He applied the Page 69 Test to his latest book, The Toothpick: Technology and Culture, and reported the following:
As its subtitle suggests, The Toothpick is not only about the development of the machinery that could mass-produce wooden toothpicks by the millions daily but also about the many ways in which the “splendid splinters” have been both embraced and scorned throughout the world.Read an excerpt from The Toothpick and learn more about the book at the publisher's website.
Since page 69 occurs relatively early in the story, it is about the many interests of the inventor Benjamin Franklin Sturtevant, who in 1863 received the first patent relating to the manufacture of toothpicks — an idea he derived from his method for making wooden pegs by which the uppers were fastened to the soles of shoes in the mid-nineteenth century! The rights to Sturtevant’s patent were acquired by Charles Forster, who went on to accumulate a fortune making and selling nothing but wooden toothpicks.
Before page 69, the reader will learn of the fossil evidence that enables archaeologists to call toothpicking the “oldest human habit”; of the many different things that have been used for toothpicks (goose quills, bird beaks, walrus whiskers, etc.); of the five-century-old Portuguese tradition of making excellent toothpicks by hand; of Charles Forster’s discovery of these toothpicks in Brazil and his vision of making such good toothpicks by machine that he would be able to export them to South America and around the world.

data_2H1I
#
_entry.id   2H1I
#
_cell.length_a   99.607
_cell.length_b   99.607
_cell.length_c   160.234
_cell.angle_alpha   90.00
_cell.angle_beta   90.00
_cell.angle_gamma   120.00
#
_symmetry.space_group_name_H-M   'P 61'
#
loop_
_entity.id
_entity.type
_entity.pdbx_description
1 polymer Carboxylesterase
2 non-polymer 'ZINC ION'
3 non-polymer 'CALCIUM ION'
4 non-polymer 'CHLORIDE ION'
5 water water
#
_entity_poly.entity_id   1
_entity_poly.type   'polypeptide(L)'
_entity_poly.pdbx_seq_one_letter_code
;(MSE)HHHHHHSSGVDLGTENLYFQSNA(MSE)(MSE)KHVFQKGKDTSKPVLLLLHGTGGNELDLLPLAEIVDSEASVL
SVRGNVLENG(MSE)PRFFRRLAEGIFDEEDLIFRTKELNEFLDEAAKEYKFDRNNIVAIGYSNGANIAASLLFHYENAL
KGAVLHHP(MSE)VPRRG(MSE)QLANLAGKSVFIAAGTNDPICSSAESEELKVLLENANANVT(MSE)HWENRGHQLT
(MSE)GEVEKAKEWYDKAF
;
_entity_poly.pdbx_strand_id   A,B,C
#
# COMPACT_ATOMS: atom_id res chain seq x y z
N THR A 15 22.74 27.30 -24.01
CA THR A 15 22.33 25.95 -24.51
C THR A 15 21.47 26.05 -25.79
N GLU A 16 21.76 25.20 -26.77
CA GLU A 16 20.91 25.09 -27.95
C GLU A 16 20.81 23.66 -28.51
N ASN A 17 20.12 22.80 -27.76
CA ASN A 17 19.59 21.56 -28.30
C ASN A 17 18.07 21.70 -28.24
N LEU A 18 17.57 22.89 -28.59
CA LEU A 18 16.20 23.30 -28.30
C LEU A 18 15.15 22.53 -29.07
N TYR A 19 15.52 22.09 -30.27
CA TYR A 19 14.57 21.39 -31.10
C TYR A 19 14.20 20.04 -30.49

After page 69, the reader will find out how Forster accomplished his dream and how his marketing genius made wooden toothpicks all the rage in America by the 1880s. But not everyone approved of men and women walking around with a toothpick in their mouth, and so the debates about manners and etiquette that continue to this day are recounted in The Toothpick. The varying customs associated with toothpick use in different cultures are described, as are the different kinds of toothpicks that can be found around the world.
There are also chapters on the many different unintended uses of toothpicks; the dangers of swallowing a toothpick; the various means that have been devised for dispensing sanitary toothpicks in public places; the ways in which inventors have claimed to have improved upon the common toothpick; the final disposition of Charles Forster’s toothpick empire; the secrecy associated with the manufacture wooden toothpicks; and the fate of toothpick making in America today as a result of inferior imports from China.
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